Striking Rocks, pt.2: Handling Sadness

Moses had led the community of Israel to Kadesh.  There the people began to complain bitterly about both Moses and their living conditions:

In the first month of the year, the whole community of Israel arrived in the wilderness of Zin and camped at Kadesh. While they were there, Miriam died and was buried.
There was no water for the people to drink at that place, so they rebelled against Moses and Aaron. The people blamed Moses and said, “If only we had died in the LORD’s presence with our brothers! Why have you brought the congregation of the LORD’s people into this wilderness to die, along with all our livestock? Why did you make us leave Egypt and bring us here to this terrible place? This land has no grain, no figs, no grapes, no pomegranates, and no water to drink!” (Num. 20:1-5)

Moses was faced with a big decision: “How will I respond to this latest challenge to my leadership?”

I recently heard a television commentator share some advice that he said his grandfather had given to him: “Never make a big decision when you are sad, tired or angry.” Moses hit the trifecta!

He was sad. Moses’ sister, Miriam, had died. God was responsible for saving Moses from death as an infant, but He had used Miriam as the instrument to accomplish it. Throughout the exodus from Egypt, the 40 years of wandering, Miriam had been right there with him and Aaron. Now she was dead and Moses was grieving her loss. He was grieving the loss of a sister, a supporter, a leader and a friend. He was grieving the loss of stability and familiarity. Perhaps he was grieving his own mortality as the death of peers dramatically brings to light our own human frailty.

The enemy often attacks during times of grief for a number of reasons:

  • Grieving can increase our vulnerability by decreasing our vigilance because we are distracted by pain.
  • The desire to relieve our pain can lead us to be tempted to do so with illegitimate solutions to make us feel better or dull the hurt – substances, sex, more work, entertainment, etc.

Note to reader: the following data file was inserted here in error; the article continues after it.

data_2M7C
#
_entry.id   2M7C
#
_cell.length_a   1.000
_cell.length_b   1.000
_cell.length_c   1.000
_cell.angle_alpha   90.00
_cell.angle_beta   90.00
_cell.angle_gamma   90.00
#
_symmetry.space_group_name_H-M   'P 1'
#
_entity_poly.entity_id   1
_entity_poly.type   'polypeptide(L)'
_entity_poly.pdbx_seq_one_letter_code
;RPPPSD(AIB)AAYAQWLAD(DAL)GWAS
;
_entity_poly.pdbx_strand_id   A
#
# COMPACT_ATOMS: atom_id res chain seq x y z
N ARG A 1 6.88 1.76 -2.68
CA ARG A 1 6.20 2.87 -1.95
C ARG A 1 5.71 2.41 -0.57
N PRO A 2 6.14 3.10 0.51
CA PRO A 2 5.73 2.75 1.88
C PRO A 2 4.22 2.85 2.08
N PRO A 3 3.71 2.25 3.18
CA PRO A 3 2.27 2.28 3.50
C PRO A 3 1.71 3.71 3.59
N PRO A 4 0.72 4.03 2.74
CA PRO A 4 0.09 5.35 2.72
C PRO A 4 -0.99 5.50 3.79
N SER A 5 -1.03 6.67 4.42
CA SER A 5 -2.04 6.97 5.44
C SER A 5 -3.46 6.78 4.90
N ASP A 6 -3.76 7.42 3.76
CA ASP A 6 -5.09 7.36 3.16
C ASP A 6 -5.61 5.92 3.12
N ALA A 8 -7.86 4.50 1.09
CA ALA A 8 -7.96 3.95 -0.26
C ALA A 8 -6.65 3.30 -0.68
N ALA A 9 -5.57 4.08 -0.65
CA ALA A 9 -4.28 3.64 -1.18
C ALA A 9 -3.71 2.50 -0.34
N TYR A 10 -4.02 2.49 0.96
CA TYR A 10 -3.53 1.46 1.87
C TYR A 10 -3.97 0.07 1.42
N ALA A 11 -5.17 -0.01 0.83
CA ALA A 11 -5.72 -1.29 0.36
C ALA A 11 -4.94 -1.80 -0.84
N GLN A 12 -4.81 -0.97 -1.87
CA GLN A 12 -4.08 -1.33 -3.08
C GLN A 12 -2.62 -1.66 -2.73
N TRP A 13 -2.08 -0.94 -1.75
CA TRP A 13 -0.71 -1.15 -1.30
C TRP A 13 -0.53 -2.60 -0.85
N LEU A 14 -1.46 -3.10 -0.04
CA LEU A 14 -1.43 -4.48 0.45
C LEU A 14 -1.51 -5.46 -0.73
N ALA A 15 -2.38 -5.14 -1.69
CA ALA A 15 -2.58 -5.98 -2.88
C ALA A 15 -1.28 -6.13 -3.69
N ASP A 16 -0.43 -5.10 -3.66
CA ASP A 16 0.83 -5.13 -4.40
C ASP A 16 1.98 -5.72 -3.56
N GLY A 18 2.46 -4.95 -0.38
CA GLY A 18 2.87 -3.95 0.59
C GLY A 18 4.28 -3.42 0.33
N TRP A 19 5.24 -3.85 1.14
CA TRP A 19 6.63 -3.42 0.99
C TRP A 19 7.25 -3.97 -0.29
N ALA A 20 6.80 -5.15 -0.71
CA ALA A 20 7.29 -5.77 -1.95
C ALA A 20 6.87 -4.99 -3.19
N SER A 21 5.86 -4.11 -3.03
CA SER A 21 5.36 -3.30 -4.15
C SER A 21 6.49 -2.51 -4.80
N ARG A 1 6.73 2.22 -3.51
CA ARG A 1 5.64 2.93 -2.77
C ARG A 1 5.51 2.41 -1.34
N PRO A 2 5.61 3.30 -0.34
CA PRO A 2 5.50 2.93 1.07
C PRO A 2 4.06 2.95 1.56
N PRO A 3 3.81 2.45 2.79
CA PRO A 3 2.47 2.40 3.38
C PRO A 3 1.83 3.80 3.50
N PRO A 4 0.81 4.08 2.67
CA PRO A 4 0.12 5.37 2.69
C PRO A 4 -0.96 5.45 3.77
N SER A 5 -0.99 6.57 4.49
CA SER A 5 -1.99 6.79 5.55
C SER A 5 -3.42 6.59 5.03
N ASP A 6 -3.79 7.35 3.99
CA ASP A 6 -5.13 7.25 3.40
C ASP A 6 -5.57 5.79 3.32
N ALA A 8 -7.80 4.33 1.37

• Pain can dull our senses towards God.

The people’s challenge to Moses’ leadership only added to his sense of isolation as now he was also grieving the loss of respect and authority.

From the initial loss of her person and to eventual loss of her presence, my mother’s terminal journey with Alzheimer’s produced in me an extended period of grieving. In one form or another, I  experienced all of the aforementioned enemy attacks.  As a pastor, I am expected to have words of comfort – my own and God’s – for those who are hurting. What about when I’m hurting?

What about you? Are you grieving loss? Have you experienced the enemy’s sneak grief attacks? How have you handled them? How is it impacting your decision making?

In my next entry, I will address the second part of Moses’ trifecta: fatigue.

Please add your voice to the conversation.

Jason P.

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4 thoughts on “Striking Rocks, pt.2: Handling Sadness

  1. Good word for today!

  2. It’s interesting, b/c I don’t think I’ve ever processed much the idea that in the midst of the people’s complaining Moses had just lost his beloved sister. I think most preach this passage with the focus on Moses dealing with all these trifling people! =) Anyway, I definitely see this in my life. The devil has attacked my husband & I so fiercely in ministry…and especially in times of grief. I too, decided last year not to make any major decisions in a time of grief….that is why I waited until now to decide to take a break from ministry…I had to get through the biggest parts of sorrow before I could see clearly as to whether or not that would be a good choice for me, our marriage & our family. Now I see that it must be done though it produces it’s own sense of sadness and grieving. I suppose the grieving of the “loss” of my ministry has led me to pray and to tangibly trust God more than I have in a long time…so this is probably right where the Lord wants me.

  3. One of things I’ve learned about pastoral ministry is that it is what I do, but it is not necessarily who I am. When I came to this understanding, it relieved me from some of the stress and grief that comes from leaving a position. When I interviewed for my current position, an elder noted that a person with my background and resume was “ridiculously overqualified” for a part time associate pastor job. I responded, “How can I be overqualified to be a servant?” My identity is NOT in what I do or where I do it, but in Whose I am – I am a servant of God who can utilize me anywhere and in any way He pleases. I encourage you to grieve the loss of relationship, familiarity and security that is natural, inevitable, and normal with the change of roles. I also encourage you to embrace the joy of pressing hard into God and seeking His heart, face and mind in fresh, new ways.

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